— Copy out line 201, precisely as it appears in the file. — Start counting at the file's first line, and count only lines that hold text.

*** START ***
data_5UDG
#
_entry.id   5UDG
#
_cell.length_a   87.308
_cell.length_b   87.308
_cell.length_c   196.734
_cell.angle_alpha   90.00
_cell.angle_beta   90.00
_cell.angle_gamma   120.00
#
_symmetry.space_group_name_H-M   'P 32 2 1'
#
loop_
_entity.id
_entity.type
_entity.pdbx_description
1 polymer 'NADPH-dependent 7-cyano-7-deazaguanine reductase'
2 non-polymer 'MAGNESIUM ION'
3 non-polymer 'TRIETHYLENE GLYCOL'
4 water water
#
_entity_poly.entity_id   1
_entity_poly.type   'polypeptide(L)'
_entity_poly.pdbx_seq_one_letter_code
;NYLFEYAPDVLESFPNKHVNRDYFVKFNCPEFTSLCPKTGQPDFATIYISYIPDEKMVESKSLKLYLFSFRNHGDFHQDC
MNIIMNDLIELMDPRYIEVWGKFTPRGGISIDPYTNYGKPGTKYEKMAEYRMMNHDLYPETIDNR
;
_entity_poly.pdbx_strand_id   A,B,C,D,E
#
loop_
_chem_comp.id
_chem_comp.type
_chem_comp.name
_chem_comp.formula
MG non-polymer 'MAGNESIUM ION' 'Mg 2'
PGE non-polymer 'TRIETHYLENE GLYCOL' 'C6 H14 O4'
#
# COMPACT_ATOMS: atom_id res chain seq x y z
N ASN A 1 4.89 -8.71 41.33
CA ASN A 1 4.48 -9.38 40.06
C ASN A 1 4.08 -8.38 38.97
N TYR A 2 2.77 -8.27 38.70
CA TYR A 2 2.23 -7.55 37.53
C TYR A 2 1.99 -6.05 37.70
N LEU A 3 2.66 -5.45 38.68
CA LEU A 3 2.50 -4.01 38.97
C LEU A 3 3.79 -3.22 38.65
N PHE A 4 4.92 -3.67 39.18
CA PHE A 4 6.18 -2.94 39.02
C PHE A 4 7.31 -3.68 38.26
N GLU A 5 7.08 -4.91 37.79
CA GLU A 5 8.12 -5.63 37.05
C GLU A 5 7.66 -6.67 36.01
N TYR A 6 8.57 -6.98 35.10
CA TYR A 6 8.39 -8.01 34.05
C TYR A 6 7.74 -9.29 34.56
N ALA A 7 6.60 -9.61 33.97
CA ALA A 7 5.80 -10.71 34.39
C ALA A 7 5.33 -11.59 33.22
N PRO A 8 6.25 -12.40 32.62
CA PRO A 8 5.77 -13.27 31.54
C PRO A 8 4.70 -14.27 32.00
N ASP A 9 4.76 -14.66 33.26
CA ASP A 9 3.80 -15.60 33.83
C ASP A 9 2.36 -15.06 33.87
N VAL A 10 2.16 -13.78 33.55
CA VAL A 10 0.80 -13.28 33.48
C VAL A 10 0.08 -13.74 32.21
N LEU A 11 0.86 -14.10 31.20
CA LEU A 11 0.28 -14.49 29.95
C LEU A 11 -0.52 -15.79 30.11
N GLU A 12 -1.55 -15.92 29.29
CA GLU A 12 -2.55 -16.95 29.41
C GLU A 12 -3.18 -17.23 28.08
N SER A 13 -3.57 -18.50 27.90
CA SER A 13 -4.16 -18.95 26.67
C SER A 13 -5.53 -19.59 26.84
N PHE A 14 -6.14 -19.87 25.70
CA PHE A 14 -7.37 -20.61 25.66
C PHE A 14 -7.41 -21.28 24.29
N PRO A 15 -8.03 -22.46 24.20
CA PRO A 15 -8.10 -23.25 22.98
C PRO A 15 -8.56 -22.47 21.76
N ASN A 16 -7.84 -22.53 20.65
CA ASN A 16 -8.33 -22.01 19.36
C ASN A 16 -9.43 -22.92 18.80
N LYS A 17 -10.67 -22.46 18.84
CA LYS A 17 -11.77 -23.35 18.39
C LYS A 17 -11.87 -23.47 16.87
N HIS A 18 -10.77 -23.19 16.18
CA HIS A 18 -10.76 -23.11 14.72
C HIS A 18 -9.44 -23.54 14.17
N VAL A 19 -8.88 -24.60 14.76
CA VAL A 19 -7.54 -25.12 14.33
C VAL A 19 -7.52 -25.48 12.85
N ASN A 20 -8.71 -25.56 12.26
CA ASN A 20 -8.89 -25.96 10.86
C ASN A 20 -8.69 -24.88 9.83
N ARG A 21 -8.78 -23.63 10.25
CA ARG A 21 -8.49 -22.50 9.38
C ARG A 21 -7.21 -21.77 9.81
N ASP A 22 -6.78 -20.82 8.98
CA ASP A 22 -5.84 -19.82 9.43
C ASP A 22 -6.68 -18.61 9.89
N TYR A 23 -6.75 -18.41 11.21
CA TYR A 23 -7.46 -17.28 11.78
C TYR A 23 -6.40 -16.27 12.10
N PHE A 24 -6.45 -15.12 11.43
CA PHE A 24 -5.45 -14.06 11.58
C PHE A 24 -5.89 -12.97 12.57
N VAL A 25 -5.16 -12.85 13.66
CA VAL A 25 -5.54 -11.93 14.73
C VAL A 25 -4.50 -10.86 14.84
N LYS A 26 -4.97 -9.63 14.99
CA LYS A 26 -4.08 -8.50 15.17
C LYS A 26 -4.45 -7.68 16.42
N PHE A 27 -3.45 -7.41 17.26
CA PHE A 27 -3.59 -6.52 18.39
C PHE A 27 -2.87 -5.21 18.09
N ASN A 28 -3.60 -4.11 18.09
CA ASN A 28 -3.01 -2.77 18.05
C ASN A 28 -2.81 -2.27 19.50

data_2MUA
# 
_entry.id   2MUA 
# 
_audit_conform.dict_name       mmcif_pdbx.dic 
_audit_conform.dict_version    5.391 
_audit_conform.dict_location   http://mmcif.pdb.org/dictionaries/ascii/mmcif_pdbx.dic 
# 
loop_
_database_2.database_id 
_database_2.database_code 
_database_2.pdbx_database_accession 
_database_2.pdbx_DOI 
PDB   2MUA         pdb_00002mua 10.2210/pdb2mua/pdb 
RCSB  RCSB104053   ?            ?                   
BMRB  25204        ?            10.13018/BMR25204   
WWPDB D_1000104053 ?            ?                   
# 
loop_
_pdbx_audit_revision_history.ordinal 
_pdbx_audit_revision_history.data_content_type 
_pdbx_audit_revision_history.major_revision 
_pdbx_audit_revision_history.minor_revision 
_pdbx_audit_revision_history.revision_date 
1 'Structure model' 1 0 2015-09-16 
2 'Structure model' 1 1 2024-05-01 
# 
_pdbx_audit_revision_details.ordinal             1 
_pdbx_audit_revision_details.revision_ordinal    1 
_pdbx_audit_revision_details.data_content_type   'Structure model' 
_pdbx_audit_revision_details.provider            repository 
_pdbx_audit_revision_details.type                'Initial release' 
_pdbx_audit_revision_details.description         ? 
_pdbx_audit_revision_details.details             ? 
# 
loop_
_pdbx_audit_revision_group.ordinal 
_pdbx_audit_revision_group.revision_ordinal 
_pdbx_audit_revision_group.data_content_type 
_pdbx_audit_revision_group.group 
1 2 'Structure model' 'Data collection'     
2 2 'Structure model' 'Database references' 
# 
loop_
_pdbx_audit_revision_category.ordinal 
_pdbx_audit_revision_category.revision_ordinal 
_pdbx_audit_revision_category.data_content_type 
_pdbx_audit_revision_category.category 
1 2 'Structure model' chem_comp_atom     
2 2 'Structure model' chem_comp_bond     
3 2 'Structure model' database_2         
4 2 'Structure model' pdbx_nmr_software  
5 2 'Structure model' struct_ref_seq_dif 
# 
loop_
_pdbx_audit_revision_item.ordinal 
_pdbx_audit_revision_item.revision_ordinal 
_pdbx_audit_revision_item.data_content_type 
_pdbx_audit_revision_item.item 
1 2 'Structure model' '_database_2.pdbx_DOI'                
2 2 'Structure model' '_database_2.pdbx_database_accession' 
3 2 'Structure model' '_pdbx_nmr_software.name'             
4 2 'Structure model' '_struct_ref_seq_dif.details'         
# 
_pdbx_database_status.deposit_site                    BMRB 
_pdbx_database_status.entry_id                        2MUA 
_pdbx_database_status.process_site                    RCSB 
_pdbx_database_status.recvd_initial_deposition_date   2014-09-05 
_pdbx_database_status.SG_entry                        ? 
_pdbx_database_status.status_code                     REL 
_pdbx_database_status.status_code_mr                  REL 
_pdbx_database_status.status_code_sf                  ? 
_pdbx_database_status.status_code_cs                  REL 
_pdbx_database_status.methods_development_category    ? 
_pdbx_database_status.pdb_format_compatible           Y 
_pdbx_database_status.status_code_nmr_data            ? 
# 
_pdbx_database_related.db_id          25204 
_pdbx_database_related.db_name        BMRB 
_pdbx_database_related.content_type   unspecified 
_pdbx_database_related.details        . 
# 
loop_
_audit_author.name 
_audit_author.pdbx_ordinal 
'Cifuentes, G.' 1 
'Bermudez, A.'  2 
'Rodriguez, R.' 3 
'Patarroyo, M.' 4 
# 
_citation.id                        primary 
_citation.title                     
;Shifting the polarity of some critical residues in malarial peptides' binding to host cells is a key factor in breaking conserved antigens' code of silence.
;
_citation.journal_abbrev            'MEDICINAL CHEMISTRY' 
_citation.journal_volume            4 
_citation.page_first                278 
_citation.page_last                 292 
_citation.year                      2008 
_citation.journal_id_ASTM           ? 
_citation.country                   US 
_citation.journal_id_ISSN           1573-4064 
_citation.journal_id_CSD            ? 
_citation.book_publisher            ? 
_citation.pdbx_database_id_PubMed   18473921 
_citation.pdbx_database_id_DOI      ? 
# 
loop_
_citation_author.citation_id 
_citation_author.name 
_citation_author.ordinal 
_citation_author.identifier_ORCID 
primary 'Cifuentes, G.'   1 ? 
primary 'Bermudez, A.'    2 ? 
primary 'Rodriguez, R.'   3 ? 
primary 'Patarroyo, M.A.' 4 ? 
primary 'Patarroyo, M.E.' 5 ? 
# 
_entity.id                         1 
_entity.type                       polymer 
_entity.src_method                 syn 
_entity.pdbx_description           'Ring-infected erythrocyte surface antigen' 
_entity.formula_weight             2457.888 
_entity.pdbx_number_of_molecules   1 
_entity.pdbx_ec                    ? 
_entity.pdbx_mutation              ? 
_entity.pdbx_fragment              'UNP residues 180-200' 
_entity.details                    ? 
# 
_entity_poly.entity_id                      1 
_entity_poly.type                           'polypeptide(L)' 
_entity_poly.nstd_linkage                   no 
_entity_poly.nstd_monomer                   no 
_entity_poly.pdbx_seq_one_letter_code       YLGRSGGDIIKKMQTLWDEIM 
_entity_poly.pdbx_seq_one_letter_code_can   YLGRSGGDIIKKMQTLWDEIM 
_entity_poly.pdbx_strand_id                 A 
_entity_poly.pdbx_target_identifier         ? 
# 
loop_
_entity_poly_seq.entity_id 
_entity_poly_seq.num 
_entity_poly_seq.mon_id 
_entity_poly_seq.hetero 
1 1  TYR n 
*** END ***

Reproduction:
_pdbx_database_related.db_id          25204 